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Marshall Chapman 2004

TALL Y’ALL: MARSHALL CHAPMAN

by Michael Buffalo Smith
April 2004

Marshall Chapman has created quite a name for herself in Nashville as one of Music City’s finest songwriters. Not only that, but she is also a highly skilled singer and guitarist whose music is a cross between Emmylou Harris and Waylon Jennings with a dash of Billy Joe Shaver. This year, Marshall had her first book published to critical acclaim. Goodbye Little Rock and Roller is an autobiographical masterpiece.

We spoke with Marshall about the book, her music and life in the South.

Tell us just a bit about growing up in South Carolina and your life, without giving too much of the book away.

I grew up in Enoree and Spartanburg in the ‘50s and early '60s. I was from a well-to-do family. The most remarkable thing about it, now that I have some perspective, is the role blacks played. This, of course, was during Jim Crow. We had a black sitter living with us full time, a black cook and a black yardman who lived in our backyard. This influenced my music.

How did you become such a fan of Elvis?

I was taken to see him at age seven by our black cook. This was in Feb. 1956 at the Carolina Theater in Spartanburg. So I saw him from the “colored balcony” as it was called. There is a passage about this in my book.

Tell us a couple of musical experiences from your youth that may have contributed to your becoming a performer and songwriter?

Seeing all the great black acts that came through...Ray Charles, Jackie Wilson, James Brown, The Shirrelles, Maurice Williams & the Zodiacs, Little Stevie Wonder. Also, my first night at summer camp — Camp Pinnacle near Hendersonville, NC— this girl named Debbie Dial got up and sang a song while playing a ukulele. All the girls screamed like she was Elvis. I must have made a mental note right then, because it wasn’t long before I was learning to play the ukulele!

I remember seeing you with Marshall Tucker Band at their 1977 Homecoming show in Spartanburg. What are your memories of MTB?

I didn’t know them growing up. I had heard of Paul (Riddle) because he went to Spartanburg High School. The rest of the band went to Dorman. Joe McConnell was their manager and I knew him real well because both our families went to the First Presbyterian Church in Spartanburg growing up. Musically, I liked them. And I remember that night. We didn’t know each otherat the time. I started getting to know them when they came to Nashville to record with Tom Dowd. This was in 1980, I believe. Tommy was dead. Franklin Wilkie had just joined the band.George McCorkle lives in Nashville now and we have written a song together. I feel like he’s a brother. Also, I see a lot of novelist Jill McCorkle. She’s a real close friend. We wrote a musical together with Lee Smith and Matraca Berg called Good Ol’ Girls that toured the South last fall. Jill’s originally from Lumberton, NC. Turns out, she and George are cousins. They look like they’re kin, too. There’s a strong family resemblance.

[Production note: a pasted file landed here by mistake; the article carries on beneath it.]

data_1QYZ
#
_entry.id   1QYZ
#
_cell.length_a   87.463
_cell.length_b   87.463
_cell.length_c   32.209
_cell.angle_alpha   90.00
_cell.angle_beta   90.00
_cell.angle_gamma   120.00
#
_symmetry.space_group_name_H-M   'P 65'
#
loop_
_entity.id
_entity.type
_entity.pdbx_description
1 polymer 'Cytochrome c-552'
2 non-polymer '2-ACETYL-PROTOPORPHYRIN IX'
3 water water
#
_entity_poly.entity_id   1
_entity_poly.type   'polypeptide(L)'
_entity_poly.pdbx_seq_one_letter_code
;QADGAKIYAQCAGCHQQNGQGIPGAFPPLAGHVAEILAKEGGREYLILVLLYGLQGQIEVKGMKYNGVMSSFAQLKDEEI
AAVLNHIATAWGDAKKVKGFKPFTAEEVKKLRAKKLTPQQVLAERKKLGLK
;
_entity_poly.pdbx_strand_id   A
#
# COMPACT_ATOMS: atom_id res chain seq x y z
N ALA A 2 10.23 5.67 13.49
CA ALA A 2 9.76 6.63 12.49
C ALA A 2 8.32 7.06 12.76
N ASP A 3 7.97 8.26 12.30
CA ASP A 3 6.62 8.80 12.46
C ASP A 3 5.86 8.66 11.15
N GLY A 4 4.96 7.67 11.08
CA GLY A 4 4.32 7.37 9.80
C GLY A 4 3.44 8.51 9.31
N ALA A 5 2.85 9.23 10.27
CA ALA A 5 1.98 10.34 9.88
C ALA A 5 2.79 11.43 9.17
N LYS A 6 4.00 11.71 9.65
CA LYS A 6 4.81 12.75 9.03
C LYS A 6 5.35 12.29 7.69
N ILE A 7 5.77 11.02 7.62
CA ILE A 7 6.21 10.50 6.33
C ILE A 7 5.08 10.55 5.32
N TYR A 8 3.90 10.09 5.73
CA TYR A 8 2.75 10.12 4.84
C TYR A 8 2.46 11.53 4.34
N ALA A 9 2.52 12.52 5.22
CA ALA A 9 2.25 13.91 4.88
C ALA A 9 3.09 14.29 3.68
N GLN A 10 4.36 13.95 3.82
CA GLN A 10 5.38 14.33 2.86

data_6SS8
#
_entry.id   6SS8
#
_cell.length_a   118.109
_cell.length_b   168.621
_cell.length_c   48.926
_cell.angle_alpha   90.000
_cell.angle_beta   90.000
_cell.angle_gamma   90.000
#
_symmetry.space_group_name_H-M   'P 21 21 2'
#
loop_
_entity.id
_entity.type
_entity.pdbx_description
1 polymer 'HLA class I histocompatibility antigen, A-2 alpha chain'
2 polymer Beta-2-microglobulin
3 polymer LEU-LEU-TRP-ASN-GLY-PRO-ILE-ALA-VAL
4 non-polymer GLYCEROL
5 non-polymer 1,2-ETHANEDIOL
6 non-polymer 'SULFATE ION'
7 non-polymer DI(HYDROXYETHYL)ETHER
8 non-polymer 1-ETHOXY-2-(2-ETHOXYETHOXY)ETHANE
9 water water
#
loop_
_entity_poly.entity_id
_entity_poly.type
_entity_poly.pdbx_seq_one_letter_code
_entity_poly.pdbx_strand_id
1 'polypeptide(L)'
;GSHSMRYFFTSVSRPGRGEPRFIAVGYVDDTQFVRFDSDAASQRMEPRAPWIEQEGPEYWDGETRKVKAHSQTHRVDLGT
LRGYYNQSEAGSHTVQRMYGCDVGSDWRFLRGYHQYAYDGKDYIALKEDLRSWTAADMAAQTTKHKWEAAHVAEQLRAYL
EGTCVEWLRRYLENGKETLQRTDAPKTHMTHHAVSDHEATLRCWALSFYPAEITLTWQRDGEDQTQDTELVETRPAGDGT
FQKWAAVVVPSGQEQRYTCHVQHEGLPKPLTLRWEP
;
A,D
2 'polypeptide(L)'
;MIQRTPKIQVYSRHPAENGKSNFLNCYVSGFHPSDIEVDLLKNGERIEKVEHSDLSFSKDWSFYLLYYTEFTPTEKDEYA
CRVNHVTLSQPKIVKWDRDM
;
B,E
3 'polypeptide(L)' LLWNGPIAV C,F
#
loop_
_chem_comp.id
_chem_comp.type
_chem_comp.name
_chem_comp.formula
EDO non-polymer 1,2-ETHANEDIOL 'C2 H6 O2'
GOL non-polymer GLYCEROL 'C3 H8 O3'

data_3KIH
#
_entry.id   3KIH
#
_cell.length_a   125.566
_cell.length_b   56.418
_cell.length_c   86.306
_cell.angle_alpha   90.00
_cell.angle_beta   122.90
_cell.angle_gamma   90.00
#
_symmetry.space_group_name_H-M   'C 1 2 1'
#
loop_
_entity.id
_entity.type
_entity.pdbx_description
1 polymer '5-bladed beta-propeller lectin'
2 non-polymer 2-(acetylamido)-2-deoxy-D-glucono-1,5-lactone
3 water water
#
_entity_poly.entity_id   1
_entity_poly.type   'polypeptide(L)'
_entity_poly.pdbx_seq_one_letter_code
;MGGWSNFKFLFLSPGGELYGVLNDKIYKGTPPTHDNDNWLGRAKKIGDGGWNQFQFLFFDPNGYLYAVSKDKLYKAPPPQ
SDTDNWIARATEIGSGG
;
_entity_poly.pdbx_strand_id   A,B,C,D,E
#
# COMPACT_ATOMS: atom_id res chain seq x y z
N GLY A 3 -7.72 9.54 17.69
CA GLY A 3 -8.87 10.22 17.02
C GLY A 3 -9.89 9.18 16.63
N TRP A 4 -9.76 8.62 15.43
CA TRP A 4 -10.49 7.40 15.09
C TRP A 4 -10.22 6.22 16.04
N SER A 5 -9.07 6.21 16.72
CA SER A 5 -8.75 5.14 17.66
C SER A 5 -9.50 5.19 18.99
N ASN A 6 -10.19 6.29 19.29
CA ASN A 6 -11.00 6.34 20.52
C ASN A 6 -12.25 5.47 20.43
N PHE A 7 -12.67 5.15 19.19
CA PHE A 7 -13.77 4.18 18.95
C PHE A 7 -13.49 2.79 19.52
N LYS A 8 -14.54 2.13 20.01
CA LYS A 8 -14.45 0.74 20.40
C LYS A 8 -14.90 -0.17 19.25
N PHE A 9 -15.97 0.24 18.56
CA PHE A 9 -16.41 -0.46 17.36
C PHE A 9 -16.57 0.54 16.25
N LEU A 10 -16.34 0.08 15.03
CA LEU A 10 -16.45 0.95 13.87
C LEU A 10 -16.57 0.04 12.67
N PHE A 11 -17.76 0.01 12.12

But back to the MTB. I always admired them for making it like they did while staying in Spartanburg. Most times, you have to move to Nashville, New York, London or Los Angeles to get anything going in the music business, but the MTB stayed home and did it.

Who would you say played the most important part (other than yourself) in encouraging you to become an artist?

Hard to say. I don’t think there was anyone encouraging me. There were so many discouraging me — I think that more than anything was what motivated me.

Did you know Waylon? We have all read the famous quote he made about you.

Yeah, I knew Waylon and Jessi pretty well. Jessi used to take me to church. I think she was worried about my soul there for a while! Waylon was a true original. Not only in his music, but in the way he lived. He wasn’t educated to speak of, but he was smart! He’d say some of the damnedest things. Once he said: “I can jump as high as I ever could, I just can’t stay up as long.”

What have been some of your most rewarding musical moments?

Oh, let’s see: When I played to a SRO audience at the Bottom Line in NYC November 19, 1979. Only because my record company wanted me to share the night with Walter Egan because they didn’t think I’d draw a big enough crowd. We held our ground. I’ll never forget riding in a cab to that show. I got out with my Stratocaster and the people lined around the block started applauding and shouting at me.

You played with Buffett some. When was that and what was the experience like?

I was a Coral Reefer in 1987. Then recorded two albums for his label in 1995 and 1996. The Love Slaves and I opened all his shows in 1995. He treated us so good. We got to eat with him and his band before every show, and that’s the best food I’ve ever had anywhere. Buffett has the road thing down. What was it like? More fun than the law should allow. Pure fun and escapism.

Of your own songs, what are some of your favorites and why?

Well, I always say “Goodbye, Little Rock and Roller” is my favorite. Artistically, I guess it is. “Betty’s Bein’ Bad” is a favorite because it got me off the streets. It was a number one hit for Sawyer Brown in 1986. I love the way the recorded versions of “A Mystery To Me” and “Better To Let Her Go” came out on my Love Slave album (1996). We just did CD re-issues on my first three Epic albums. I hadn’t listened to that stuff in over twenty years. When I heard “Why Can’t I Be Like Other Girls?” I was blown away! The ENERGY in that record — Holy Moses!